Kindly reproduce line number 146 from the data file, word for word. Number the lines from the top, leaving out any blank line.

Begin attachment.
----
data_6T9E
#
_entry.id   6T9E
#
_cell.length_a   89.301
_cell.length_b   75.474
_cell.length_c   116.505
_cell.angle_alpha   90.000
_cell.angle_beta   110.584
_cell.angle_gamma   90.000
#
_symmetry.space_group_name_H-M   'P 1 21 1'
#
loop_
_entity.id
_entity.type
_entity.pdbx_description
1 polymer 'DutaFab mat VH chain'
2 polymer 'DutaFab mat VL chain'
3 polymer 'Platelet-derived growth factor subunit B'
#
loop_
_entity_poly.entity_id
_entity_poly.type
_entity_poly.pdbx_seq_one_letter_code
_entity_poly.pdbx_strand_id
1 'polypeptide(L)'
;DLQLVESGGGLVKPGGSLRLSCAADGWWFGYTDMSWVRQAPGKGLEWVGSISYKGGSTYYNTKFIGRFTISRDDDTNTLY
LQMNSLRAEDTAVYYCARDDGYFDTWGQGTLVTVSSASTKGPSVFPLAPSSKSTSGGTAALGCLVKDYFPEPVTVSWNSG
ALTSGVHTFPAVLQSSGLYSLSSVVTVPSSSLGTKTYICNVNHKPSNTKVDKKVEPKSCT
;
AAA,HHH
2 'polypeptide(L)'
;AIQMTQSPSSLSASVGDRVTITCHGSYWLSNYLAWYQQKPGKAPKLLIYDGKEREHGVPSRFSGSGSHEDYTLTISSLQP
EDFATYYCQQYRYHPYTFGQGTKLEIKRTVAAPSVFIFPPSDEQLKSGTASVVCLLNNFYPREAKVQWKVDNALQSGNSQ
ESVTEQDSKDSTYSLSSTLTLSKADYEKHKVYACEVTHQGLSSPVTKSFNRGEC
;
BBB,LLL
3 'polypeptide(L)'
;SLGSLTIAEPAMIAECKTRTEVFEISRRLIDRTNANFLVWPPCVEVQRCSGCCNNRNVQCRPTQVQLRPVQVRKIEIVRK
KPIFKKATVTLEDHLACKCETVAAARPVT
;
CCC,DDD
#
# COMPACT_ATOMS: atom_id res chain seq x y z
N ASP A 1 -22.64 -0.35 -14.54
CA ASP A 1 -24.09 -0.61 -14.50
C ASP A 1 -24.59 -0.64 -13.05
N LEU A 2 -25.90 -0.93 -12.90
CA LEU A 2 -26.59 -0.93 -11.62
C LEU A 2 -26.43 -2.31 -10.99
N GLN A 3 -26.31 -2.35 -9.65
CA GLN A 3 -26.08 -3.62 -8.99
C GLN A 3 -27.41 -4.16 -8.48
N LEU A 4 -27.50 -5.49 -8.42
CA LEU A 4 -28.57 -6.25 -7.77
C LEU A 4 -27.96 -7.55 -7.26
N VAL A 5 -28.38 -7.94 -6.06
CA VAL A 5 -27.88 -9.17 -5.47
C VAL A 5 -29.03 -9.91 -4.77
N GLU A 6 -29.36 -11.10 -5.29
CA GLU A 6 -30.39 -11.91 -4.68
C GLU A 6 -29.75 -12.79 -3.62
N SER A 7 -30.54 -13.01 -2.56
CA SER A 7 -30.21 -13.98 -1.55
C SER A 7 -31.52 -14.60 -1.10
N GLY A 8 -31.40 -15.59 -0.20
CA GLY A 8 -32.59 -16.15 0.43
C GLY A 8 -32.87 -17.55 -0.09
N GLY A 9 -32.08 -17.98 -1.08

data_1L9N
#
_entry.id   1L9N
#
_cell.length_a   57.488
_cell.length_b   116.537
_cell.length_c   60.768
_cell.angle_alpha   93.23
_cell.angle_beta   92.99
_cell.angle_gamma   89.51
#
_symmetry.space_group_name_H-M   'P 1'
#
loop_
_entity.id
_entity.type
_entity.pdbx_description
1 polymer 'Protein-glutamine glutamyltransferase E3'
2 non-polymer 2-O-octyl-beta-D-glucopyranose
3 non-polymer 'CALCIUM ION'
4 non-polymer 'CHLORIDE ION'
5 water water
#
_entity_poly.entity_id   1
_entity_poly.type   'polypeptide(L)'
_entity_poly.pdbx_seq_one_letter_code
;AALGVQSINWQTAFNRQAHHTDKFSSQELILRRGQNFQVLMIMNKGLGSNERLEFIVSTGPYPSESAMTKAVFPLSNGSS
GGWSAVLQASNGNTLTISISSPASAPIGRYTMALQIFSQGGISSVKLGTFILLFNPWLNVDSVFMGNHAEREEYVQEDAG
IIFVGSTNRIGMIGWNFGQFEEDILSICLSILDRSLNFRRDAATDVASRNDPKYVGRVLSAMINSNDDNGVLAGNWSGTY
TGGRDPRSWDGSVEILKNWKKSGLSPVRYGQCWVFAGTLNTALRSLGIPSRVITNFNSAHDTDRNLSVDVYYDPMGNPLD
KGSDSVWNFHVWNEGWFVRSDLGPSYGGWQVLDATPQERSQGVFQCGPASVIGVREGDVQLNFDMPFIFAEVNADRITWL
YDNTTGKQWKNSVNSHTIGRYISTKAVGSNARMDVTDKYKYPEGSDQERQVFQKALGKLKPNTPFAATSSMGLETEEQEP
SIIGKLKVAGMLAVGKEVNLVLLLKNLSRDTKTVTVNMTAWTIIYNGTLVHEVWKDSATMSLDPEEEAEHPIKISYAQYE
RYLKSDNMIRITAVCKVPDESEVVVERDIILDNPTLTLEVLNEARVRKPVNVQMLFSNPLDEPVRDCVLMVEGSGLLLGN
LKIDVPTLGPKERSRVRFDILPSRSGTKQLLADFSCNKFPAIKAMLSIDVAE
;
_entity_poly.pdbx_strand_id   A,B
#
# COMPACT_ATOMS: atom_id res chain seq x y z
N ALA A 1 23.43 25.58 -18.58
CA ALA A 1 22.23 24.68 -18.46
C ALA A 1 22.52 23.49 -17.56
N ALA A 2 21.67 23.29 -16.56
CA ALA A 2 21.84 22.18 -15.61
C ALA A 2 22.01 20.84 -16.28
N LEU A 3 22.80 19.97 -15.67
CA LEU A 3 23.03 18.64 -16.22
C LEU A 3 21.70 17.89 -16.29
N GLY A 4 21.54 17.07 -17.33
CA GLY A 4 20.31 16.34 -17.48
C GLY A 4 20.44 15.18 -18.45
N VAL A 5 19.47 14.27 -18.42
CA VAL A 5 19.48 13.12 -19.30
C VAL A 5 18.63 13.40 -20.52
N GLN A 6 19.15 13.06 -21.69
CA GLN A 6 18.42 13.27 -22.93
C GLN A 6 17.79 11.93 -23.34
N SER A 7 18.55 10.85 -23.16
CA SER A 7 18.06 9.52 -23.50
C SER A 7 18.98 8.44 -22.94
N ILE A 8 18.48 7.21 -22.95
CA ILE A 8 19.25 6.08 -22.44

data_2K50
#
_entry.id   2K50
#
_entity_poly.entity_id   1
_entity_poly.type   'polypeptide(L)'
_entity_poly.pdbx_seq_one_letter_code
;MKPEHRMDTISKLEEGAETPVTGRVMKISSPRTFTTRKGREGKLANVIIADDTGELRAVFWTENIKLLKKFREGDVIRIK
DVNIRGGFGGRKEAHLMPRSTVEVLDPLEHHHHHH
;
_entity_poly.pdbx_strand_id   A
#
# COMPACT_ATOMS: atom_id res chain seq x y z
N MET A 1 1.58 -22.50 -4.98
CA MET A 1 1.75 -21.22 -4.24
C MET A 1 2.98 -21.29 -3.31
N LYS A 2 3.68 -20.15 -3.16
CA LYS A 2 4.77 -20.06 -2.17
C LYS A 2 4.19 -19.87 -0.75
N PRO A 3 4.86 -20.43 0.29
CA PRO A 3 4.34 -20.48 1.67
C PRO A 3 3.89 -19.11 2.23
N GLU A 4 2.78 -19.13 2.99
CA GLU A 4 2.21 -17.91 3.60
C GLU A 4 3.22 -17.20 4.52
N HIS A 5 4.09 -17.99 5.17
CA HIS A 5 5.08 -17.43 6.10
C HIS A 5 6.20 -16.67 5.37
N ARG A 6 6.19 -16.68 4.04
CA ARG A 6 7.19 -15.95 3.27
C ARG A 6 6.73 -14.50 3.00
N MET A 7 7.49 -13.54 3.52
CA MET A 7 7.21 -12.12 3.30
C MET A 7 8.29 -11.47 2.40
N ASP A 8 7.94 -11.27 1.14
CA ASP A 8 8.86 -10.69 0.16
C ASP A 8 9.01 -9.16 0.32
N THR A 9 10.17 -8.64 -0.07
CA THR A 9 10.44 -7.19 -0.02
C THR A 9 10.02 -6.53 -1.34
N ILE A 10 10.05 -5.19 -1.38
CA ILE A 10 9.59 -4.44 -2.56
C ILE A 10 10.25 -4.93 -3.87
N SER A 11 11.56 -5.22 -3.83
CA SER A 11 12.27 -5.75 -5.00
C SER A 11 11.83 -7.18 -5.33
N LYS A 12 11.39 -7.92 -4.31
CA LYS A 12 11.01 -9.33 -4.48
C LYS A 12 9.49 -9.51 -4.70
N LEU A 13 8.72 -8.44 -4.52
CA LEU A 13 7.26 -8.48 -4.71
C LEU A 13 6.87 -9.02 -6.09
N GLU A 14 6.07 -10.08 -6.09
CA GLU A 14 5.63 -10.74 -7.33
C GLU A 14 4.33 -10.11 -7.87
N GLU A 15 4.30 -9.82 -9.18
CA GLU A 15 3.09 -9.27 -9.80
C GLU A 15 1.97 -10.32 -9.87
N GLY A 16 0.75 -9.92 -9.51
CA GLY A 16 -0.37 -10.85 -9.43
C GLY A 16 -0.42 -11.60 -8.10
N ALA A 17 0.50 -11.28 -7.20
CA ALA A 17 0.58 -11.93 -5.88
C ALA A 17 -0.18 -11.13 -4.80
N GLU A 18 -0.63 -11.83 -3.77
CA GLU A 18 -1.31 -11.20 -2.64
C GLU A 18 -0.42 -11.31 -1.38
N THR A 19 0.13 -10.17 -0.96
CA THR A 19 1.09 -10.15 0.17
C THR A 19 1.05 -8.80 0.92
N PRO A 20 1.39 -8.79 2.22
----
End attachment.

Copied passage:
N MET A 1 1.58 -22.50 -4.98